West Virginia, The Big 12, and Recuriting

While West Virginia’s transition to the Big 12 was being speculated, analyzed, and eventually finalized, Mountaineer fans often tabbed recruiting territory as one of the biggest potential changes.

Sure, WVU will now have a better shot at snaring recruits from Texas, one of the most fertile recruiting grounds in the country.

But, I say this: West Virginia won’t have to change their recruiting tactics too much, and here’s why.

Much of recruiting is based on geography.  A lot of recruits try to go at least relatively close to home, so their family and friends can watch them play on Saturdays.

That is why I don’t really see WVU reeling in a bunch of Texas and Oklahoma blue chippers—despite the fact that the Mountaineers will be travelling to the region 4-6 times per year.

Even if the Mountaineers can solidify themselves as one of the top programs in the Big 12, those kids who grew up watching the Red River Rivalry are still going to want to become Longhorns and Sooners.

Yes, West Virginia will certainly sign more players from Big 12 country and it may occasionally land a big fish or two from the Lone Star State.

But, WVU is now in a quite unique position in which they can still pull players from fertile grounds closer to Morgantown like Pennsylvania, Ohio, New Jersey, and the D.C., Maryland, Virginia area, just as they have in the past, while branching out further south as well.

Just look at the Mountaineers’ current commits in the 2012 class: Three hail from Pennsylvania, while the fourth is from New Jersey.

As West Virginia gains exposure in the south, you can expect the number of commits from Texas to rise, but meanwhile, WVU can still use its local pipelines to pull in recruits from the east coast.

Recruits' travelling parties know where they will be heading for games in that case: Morgantown.  But, recruits' families in the south will be all over the place. Texas, Oklahoma, Kansas, even Iowa.

Along with keeping up appearances on the east coast, WVU should continue to draw from its established reputation in the Sunshine State.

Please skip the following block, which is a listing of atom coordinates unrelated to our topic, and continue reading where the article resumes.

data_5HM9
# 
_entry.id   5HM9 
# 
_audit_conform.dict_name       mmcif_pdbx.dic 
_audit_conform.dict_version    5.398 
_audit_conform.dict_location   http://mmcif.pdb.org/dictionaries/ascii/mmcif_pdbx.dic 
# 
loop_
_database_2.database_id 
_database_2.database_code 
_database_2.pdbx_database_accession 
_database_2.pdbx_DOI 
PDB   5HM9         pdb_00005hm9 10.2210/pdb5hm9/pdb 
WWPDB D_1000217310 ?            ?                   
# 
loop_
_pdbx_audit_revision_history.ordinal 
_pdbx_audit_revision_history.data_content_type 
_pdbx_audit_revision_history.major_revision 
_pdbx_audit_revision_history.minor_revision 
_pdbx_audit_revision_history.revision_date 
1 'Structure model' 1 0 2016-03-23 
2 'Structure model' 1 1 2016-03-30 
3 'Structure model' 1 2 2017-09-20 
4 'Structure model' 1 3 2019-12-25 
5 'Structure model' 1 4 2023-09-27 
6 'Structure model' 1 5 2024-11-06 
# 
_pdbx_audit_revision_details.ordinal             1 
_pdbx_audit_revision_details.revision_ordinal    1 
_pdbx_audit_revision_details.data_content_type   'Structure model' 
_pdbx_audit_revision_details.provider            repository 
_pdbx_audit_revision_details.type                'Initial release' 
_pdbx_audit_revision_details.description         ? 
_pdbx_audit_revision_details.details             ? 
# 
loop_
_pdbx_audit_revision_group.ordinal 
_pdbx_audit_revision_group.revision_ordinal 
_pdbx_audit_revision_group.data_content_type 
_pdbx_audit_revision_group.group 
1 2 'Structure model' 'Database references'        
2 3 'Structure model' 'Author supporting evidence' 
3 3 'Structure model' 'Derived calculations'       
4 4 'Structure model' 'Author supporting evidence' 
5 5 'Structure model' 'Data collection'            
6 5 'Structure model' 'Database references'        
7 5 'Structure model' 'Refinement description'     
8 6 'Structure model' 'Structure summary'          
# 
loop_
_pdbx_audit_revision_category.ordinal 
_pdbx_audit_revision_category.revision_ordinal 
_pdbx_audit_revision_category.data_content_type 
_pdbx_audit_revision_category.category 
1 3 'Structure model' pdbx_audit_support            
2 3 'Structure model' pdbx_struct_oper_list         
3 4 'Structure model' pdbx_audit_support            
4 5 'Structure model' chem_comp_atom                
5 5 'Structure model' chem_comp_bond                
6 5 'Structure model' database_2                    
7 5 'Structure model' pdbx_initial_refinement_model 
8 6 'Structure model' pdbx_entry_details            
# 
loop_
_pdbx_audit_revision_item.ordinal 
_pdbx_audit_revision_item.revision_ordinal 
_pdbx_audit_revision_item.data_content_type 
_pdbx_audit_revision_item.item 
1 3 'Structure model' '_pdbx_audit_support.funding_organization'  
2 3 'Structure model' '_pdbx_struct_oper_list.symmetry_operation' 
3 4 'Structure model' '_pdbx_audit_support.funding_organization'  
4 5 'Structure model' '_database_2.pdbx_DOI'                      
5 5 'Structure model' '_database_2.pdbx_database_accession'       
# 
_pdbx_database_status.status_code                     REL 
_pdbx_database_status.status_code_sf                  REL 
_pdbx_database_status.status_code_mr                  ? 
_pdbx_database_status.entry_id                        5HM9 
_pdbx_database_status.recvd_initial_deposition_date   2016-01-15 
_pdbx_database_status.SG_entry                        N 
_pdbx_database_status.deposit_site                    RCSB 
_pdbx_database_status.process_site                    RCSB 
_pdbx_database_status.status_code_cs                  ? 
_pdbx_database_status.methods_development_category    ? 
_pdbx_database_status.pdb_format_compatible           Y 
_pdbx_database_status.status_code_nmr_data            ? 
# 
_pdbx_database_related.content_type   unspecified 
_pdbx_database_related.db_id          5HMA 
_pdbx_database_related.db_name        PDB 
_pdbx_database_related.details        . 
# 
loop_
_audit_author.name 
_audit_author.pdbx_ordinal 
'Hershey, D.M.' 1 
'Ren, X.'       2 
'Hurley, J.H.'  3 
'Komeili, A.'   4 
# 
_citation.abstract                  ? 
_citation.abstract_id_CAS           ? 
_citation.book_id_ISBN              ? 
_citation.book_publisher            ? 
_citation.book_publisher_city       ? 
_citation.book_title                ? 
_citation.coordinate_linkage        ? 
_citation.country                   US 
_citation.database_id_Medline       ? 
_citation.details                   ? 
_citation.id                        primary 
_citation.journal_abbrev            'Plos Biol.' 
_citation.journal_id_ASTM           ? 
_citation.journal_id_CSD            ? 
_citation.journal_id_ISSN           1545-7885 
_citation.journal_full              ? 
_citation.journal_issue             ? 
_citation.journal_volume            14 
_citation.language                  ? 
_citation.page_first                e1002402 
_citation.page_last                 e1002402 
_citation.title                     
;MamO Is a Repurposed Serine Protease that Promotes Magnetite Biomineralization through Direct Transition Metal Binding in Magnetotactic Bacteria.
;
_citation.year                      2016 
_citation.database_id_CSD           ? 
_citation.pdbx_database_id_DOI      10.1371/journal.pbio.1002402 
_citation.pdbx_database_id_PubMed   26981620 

There are currently 20 Mountaineers listed on the roster that call Florida home.

Many Florida recruits know about WVU and see Fla. guys like Geno Smith, Stedman Bailey, and Brodrick Jenkins succeed in the Mountain State, which certainly helps the cause.

Now, the mostly new West Virginia coaching staff will be able to use their ties to the Texas/Oklahoma area to add yet another territory to pull recruits from.

Add all of that up and you have WVU consistently recruiting almost half the country geographically.

The final reason I don’t see the Mountaineers becoming a blue chip-inking force in Texas is the fact that they don’t need to.

Head coach Dana Holgorsen has proved that his offensive system doesn’t require a prototypical NFL quarterback like Andrew Luck, or an electric dual-threat QB like Robert Griffin or Pat White to produce touchdowns in bunches.

At the same time, he has proven that big time players like receiver Justin Blackmon can thrive in his system and do things like winning the Biletnikoff Award—twice.

So I expect the WVU coaching staff to do much of what they’ve been doing to this point:

Use their insane number-generating system to pull in the occasional blue chipper, but at the end of the day focus on scouting and signing the lesser-known players that they believe can thrive in the system.

WVU is not Texas, Oklahoma, Florida, or Ohio State, so they really shouldn’t try to be.

Instead, continue to pull in talented and motivated athletes that were spurned by schools like UT and OU, plug them in and watch them go.

It’s worked before for West Virginia and many other similar programs, and it should continue to work in the future.



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